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Nigeria gives Turkey 7-day ultimatum for release of its 50 students

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The Nigerian House of Representatives has given the Turkish government a seven-day ultimatum to release 50 Nigerian students who were recently detained in Turkey as part of a government-led crackdown on the faith-based Gülen movement.

On Oct. 1, more than 50 Nigerian students, mainly from Fatih University, were detained by Turkish police at İstanbul Atatürk Airport for allegedly being students of a “terrorist organization.”

The Turkish government recently shut down Fatih University over alleged links to the Gülen movement, a global civil society movement inspired by the views US-based Turkish scholar Fethullah Gülen, who the government accuses of masterminding a failed coup on July 15 in Turkey.

Following the detention of the Nigerian students, members of the House of Representatives warned that Turkish citizens in Nigeria risk indiscriminate arrest in retaliation for the “unjustifiable assault” on the Nigerian students, the Premium Times newspaper reported.

On Tuesday Nigeria’s House of Representatives mandated four of its committees to carry out a thorough investigation into the detention of 50 Nigerian students by Turkish authorities at İstanbul Atatürk Airport.

The mandate to the education, interior, foreign affairs and diaspora committees of the House of Representatives came after Nigerian authorities met with officials from the Turkish Embassy in Abuja on Tuesday over the incident. The committees will also look into a disagreement between the Nigerian and the Turkish governments..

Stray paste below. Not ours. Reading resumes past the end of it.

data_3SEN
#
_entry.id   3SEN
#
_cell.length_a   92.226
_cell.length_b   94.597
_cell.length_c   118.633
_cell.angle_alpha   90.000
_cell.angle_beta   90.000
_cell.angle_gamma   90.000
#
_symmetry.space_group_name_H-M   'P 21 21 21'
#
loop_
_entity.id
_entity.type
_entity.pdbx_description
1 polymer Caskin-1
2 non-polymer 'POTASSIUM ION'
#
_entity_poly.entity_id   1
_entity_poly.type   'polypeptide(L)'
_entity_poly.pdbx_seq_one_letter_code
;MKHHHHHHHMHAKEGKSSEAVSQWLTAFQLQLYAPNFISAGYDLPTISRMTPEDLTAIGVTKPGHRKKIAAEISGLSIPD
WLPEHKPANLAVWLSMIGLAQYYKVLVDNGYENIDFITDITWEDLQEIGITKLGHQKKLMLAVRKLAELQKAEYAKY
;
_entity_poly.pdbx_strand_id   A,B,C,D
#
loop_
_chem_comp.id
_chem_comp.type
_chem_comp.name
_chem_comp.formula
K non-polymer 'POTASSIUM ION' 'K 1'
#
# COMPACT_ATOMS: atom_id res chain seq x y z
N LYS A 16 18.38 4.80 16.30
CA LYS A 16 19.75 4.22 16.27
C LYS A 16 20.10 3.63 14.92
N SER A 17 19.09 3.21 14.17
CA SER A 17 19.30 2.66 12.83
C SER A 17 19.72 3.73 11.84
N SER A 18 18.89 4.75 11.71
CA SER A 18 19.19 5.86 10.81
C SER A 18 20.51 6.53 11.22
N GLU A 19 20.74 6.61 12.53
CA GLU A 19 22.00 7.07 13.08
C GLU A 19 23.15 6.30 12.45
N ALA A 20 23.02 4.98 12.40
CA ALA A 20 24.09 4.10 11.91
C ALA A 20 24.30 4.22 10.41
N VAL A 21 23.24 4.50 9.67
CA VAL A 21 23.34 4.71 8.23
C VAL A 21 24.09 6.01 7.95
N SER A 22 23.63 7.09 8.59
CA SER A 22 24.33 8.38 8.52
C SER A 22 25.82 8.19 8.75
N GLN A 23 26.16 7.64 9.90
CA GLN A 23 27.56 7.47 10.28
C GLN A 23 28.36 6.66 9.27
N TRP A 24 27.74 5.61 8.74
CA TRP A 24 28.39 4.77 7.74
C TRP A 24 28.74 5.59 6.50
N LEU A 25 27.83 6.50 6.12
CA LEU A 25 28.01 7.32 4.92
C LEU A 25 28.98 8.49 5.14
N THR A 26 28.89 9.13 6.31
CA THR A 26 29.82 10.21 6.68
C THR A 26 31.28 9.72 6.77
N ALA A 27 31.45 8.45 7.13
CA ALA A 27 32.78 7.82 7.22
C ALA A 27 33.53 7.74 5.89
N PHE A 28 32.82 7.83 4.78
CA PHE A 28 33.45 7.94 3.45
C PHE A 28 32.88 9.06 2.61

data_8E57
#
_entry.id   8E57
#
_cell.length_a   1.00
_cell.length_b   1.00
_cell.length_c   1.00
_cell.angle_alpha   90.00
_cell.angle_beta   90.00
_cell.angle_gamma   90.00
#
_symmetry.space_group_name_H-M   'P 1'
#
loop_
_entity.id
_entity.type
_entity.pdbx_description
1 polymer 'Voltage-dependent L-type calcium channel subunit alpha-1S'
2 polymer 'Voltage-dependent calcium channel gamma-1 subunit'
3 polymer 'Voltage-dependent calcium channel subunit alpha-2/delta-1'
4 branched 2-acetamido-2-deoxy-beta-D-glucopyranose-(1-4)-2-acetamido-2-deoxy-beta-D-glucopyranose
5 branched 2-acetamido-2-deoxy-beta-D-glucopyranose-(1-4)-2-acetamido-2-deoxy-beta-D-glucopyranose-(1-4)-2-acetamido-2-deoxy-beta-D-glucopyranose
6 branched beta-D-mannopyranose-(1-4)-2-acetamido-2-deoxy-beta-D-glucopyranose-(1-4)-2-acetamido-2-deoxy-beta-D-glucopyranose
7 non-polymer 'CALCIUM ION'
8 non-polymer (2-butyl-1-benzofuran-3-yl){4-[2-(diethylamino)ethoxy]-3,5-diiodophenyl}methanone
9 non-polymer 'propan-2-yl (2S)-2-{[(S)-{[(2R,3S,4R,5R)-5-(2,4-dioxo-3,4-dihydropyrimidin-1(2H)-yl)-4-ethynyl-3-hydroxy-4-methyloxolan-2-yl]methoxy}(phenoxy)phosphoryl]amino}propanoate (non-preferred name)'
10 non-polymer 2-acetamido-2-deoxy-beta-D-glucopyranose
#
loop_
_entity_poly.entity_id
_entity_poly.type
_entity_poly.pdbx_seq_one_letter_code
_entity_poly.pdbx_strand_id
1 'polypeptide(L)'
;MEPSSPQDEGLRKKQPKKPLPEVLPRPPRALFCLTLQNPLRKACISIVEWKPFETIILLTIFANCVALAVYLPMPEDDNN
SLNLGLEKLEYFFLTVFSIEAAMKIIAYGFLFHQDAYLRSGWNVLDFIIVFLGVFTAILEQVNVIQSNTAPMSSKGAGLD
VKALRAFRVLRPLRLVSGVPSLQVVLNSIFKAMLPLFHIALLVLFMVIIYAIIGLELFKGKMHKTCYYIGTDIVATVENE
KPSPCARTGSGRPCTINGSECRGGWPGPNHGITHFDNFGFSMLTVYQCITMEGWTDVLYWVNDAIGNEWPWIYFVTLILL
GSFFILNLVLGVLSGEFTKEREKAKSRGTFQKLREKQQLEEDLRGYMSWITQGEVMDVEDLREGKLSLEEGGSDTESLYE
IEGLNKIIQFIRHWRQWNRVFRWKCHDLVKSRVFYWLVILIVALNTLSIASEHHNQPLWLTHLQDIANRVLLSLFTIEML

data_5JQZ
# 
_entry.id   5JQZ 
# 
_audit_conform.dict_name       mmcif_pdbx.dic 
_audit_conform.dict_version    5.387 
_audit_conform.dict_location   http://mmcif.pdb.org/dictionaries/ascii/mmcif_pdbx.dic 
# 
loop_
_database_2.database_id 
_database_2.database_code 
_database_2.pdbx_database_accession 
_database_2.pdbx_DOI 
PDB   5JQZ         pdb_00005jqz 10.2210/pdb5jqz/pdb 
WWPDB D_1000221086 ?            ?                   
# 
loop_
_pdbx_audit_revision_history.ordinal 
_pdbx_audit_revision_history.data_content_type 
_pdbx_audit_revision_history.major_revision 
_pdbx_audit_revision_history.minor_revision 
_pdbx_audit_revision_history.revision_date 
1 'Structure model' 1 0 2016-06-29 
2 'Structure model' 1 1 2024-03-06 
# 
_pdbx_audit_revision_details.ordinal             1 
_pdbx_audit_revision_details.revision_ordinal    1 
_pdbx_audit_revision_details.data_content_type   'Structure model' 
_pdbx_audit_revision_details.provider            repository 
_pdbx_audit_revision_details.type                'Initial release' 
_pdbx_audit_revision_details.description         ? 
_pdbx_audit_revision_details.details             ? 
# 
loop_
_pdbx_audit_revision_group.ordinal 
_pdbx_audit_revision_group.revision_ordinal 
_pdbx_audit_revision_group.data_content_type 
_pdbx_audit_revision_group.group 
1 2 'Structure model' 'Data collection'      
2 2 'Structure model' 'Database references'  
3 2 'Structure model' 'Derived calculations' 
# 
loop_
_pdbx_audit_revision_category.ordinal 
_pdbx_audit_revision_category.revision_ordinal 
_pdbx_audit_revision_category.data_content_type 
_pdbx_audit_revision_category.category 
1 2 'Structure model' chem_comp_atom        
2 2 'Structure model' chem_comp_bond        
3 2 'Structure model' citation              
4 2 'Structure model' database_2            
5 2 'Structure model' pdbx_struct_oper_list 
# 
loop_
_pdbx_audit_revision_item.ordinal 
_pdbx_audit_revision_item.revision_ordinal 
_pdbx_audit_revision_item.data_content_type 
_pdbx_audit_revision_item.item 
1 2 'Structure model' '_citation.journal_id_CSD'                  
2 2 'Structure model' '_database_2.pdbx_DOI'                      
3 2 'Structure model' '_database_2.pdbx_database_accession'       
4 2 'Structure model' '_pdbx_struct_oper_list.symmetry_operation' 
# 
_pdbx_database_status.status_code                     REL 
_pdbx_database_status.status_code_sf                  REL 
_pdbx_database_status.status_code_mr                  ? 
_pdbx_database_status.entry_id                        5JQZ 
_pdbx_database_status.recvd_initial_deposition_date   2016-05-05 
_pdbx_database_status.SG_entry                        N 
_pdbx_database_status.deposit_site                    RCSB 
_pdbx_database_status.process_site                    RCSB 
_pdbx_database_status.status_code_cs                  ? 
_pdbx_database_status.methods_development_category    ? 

A story published on the Thisday news website on Oct. 1 said that when the students asked why they were being confined, the police said they were students of a “terrorist organization.”

Nigerian representative Solomon Bulus Maren urged the federal government to explore all diplomatic means of rescuing the students and resolving the matter. Maren said the students were being held in a dark room and were sleeping on the bare floor, while others were already sick and without medication due to the conditions in which they are illegally being detained.

The detained students, he said, were forced to sign documents for deportation, pay penalties on the allegation of illegal entry into Turkey, humiliated and abused.

The Gülen movement – an Islamic religious and social organization known also as Hizmet – has private schools and universities in more than 170 countries.

The deportation and arrest of the Nigerian students came months after the Turkish ambassador to Nigeria, Hakan Çakıl, asked Nigeria to close 17 Islamic schools linked to the Gülen movement. The diplomat alleged the schools were being used to recruit terrorists.
The Turkish government labels the Gülen movement as a terrorist organization despite the lack of any terrorist activity on the part of the movement.

Meanwhile, Sola Enikanolaiye, an official at Nigeria’s Foreign Ministry, commented on the demand for closure of the Gülen-linked schools, saying they “are schools that don’t violate Nigerian laws and cannot be shut down with regards to international law.”

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